“Making music that feels natural,” smile London four-piece I S L A N D as one. “That’s the most important thing in the world to us.” No surprise then that this is a band whose history is characterized by old friendships, close bonds and almost telepathic mutual understanding; their music a combination of influences ranging from trad-folk to high-octane punk rock and encompassing everything in-between; their rapid rise through the underground of the organic, fan-led sort that most bands can only look over at with envious eyes.
Forming as teenagers when frontman Rollo Doherty’s acoustic bedroom project was treated to the boisterous backing of guitarist Jack Raeder, bassist James Wolfe and drummer Toby Richards in a dingy windowless practice room where they began to painstakingly shape a sound which combined darkly twisting instrumental with a sweetly melodic song-writing nous that belied their age. The quartet released their debut EP Girl in late 2015 and it shimmering refrains turned heads almost immediately. First single ‘Stargazer’ exploding onto Spotify’s much-coveted New Music Friday playlist and drawing attention for fans both domestically and internationally – to date the song has over 2 million plays on Spotify alone.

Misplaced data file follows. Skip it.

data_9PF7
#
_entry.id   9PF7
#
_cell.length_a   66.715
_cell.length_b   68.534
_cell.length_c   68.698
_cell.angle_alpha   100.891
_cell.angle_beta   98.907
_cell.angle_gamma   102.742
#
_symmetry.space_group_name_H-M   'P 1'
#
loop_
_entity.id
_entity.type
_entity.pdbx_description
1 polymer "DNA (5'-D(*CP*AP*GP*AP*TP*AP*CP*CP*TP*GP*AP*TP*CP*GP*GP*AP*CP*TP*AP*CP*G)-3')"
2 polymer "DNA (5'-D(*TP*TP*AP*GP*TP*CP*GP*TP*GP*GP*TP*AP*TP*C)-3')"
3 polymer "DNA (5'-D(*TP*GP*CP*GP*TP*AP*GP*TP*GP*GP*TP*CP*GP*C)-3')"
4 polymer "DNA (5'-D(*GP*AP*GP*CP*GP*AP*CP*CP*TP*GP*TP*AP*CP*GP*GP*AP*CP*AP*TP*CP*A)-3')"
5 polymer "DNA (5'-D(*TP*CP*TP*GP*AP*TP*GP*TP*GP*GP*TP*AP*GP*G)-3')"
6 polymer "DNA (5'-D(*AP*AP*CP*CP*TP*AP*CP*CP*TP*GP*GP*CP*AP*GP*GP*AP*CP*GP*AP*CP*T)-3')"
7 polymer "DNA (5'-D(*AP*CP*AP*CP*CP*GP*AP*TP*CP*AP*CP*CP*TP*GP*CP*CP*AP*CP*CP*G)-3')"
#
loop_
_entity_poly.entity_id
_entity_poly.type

At the same time, the band’s live show, fearsomely tight and effervescently energetic through years of playing together week in, week out since their youth, sky-rocketed in popularity. Over the course of little more than a year, they sold out Dalston’s 150 capacity Victoria, Hackney’s 350 capacity Oslo, King’s Crosses 800 capacity Scala and headlined Charing Cross’s iconic Heaven, not to mention shows at The Great Escape, London Calling and Reeperbahn. All this achieved while unsigned and maintaining a fastidiously DIY ethic. Now, with the help of New York label Frenchkiss, the band are gearing up to release their hotly anticipated debut album, due in early 2018 and entitled Feels Like Air. It is resolutely a record which encapsulates everything the quartet have perfected thus far, whilst extending their dynamic range and reach further than ever.
Honey Island Swamp Band at Hook & Ladder – TICKETS